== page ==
Constraints on models for the high- and low-energy X-ray backgrounds

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Abstract

The high-energy X-ray background most likely results from unresolved sources, since the model in which the background results from a smooth hot intergalactic medium at semi-relativistic temperatures is ruled out by the COBE measurements. Models in which the high- and low-energy backgrounds are produced by sources are constrained by general arguments based on energetics. In addition, the properties of the sources which produce the low-energy background, and of those producing the high-energy background if the spectrum of these sources extrapolates to low energies, are constrained by the flux and isotropy limits of the Einstein deep survey. The application of the energy, flux, and isotropy constraints depend on the cosmological model, that is, on whether the universe is flat and matter dominated, open, or flat and dominated by a cosmological constant. The flux and isotropy arguments depend directly on the cosmological model, and the energy arguments are indirectly tied to the cosmological model through the Hubble constant. These constraints are discussed and applied to particular models to determine which models are viable sources of the high- and low-energy backgrounds in different cosmological models. Predictions of the models are discussed, as are the constraints which will result from the ROSAT deep survey. Two of the three models considered have difficulty producing the high-energy X-ray background in a flat, matter-dominated universe. The massive black hole model is able to account for the observed characteristics of the high-energy X-ray background in a flat matter dominated universe, but the massive X-ray binary and supernovae models are inconsistent with the observations. In an open universe, or a flat universe dominated by a cosmological constant, both the massive black hole model and the supernovae model are consistent with the constraints and could produce the high-energy background. The low-energy background could be produced by either massive black holes, or supernovae explosions in young galaxies, in any cosmological model. The massive X-ray binary model is only marginally acceptable as a source of the low-energy background and is unlikely to be the source of the high-energy background.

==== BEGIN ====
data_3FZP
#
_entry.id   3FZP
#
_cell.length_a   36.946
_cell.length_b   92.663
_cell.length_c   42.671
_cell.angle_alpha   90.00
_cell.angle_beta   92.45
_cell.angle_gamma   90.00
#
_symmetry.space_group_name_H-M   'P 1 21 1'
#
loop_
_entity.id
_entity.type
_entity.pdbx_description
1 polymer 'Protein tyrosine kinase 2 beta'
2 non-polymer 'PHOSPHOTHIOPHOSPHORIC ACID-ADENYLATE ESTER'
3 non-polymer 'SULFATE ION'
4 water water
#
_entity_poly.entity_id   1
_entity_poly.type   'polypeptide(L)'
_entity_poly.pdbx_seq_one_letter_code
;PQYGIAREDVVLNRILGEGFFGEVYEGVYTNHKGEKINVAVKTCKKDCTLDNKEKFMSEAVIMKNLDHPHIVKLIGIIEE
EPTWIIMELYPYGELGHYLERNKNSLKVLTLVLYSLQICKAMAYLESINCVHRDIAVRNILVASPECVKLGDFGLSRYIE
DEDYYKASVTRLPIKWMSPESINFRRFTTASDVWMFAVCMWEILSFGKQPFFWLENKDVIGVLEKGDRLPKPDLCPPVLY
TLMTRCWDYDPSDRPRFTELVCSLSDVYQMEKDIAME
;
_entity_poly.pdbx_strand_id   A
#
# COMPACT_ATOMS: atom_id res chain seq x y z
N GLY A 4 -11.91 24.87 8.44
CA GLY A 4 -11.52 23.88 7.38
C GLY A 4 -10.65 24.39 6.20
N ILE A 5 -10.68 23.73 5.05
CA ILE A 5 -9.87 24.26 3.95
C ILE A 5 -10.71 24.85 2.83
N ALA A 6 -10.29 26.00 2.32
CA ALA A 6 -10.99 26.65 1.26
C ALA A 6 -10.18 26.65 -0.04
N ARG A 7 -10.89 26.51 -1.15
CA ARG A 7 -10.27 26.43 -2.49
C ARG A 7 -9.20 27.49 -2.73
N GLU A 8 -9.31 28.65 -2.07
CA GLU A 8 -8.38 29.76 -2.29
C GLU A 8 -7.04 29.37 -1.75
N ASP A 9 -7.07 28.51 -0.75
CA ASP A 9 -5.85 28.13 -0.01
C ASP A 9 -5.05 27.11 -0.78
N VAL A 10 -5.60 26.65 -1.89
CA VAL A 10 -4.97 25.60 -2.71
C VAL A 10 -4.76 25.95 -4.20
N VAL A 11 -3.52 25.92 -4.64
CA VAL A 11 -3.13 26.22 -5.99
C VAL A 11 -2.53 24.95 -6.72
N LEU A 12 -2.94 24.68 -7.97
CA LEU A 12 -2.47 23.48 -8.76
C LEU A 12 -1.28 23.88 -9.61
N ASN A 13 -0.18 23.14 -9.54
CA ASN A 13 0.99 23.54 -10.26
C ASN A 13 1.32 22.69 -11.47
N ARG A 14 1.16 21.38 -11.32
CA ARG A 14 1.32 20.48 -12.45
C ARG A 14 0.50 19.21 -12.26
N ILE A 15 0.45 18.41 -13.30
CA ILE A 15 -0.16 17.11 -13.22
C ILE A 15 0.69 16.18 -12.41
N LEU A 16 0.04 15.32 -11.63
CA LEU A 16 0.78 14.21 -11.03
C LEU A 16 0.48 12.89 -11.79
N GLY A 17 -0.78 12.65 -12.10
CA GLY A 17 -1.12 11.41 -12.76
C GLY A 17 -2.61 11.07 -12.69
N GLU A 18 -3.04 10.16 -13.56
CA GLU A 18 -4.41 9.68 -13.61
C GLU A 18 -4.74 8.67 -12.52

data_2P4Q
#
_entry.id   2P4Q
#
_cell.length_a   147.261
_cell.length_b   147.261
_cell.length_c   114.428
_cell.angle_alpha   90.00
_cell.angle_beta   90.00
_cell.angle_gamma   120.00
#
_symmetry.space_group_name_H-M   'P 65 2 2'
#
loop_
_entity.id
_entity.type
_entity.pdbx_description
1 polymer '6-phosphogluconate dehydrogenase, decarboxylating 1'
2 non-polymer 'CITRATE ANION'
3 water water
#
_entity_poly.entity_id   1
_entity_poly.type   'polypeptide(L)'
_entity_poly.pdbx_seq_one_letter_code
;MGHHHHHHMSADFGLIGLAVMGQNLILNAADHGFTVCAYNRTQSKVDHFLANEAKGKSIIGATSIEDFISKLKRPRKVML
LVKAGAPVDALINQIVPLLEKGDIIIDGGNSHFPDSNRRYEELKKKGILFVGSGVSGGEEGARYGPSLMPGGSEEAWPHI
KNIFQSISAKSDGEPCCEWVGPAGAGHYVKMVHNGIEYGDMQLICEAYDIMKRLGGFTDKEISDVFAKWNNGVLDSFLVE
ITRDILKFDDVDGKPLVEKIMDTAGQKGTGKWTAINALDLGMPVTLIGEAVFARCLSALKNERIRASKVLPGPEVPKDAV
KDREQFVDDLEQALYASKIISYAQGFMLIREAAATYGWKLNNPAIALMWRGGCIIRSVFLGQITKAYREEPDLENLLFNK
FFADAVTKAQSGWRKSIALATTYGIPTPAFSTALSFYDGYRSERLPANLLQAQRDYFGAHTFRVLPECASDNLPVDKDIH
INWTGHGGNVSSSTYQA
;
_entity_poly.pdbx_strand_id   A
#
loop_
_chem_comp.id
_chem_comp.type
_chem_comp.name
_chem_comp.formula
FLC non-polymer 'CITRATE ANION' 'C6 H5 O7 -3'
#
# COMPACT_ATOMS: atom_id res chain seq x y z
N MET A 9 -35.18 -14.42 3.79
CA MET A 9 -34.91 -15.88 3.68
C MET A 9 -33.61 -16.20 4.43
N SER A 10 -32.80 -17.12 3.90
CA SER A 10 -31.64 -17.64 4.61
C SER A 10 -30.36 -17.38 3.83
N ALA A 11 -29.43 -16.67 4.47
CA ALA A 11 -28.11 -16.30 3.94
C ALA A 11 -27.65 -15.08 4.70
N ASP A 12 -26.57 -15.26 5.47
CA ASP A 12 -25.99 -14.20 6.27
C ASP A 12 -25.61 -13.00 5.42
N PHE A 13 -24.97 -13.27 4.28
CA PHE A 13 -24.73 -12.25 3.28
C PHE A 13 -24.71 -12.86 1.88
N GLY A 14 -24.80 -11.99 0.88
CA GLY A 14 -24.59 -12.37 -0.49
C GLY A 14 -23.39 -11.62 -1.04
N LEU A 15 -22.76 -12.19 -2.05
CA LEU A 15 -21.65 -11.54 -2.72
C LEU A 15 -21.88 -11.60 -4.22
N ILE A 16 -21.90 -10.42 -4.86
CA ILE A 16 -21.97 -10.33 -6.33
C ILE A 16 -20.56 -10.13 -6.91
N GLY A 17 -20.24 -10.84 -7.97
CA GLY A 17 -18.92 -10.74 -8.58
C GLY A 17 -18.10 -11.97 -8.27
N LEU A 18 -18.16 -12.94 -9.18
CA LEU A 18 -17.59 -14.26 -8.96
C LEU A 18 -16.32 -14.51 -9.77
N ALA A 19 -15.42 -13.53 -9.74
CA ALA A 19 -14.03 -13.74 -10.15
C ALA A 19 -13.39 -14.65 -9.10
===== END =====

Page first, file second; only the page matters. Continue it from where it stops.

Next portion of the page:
Original languageEnglish (US)
Pages (from-to)37-51
Number of pages15
JournalAstrophysical Journal
Volume379
Issue number1
DOIs
StatePublished - Sep 20 1991

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energy
x rays
universe
isotropy
supernovae
Cosmic Background Explorer satellite
Hubble constant
intergalactic media
energy flux
explosions
explosion
energetics
galaxies
prediction
predictions
temperature

All Science Journal Classification (ASJC) codes

  • Astronomy and Astrophysics
  • Space and Planetary Science

Cite this

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title = "Constraints on models for the high- and low-energy X-ray backgrounds",
abstract = "The high-energy X-ray background most likely results from unresolved sources, since the model in which the background results from a smooth hot intergalactic medium at semi-relativistic temperatures is ruled out by the COBE measurements. Models in which the high- and low-energy backgrounds are produced by sources are constrained by general arguments based on energetics. In addition, the properties of the sources which produce the low-energy background, and of those producing the high-energy background if the spectrum of these sources extrapolates to low energies, are constrained by the flux and isotropy limits of the Einstein deep survey. The application of the energy, flux, and isotropy constraints depend on the cosmological model, that is, on whether the universe is flat and matter dominated, open, or flat and dominated by a cosmological constant. The flux and isotropy arguments depend directly on the cosmological model, and the energy arguments are indirectly tied to the cosmological model through the Hubble constant. These constraints are discussed and applied to particular models to determine which models are viable sources of the high- and low-energy backgrounds in different cosmological models. Predictions of the models are discussed, as are the constraints which will result from the ROSAT deep survey. Two of the three models considered have difficulty producing the high-energy X-ray background in a flat, matter-dominated universe. The massive black hole model is able to account for the observed characteristics of the high-energy X-ray background in a flat matter dominated universe, but the massive X-ray binary and supernovae models are inconsistent with the observations. In an open universe, or a flat universe dominated by a cosmological constant, both the massive black hole model and the supernovae model are consistent with the constraints and could produce the high-energy background. The low-energy background could be produced by either massive black holes, or supernovae explosions in young galaxies, in any cosmological model. The massive X-ray binary model is only marginally acceptable as a source of the low-energy background and is unlikely to be the source of the high-energy background.",
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Constraints on models for the high- and low-energy X-ray backgrounds. / Daly, Ruth.

In: Astrophysical Journal, Vol. 379, No. 1, 20.09.1991, p. 37-51.

Research output: Contribution to journalArticle

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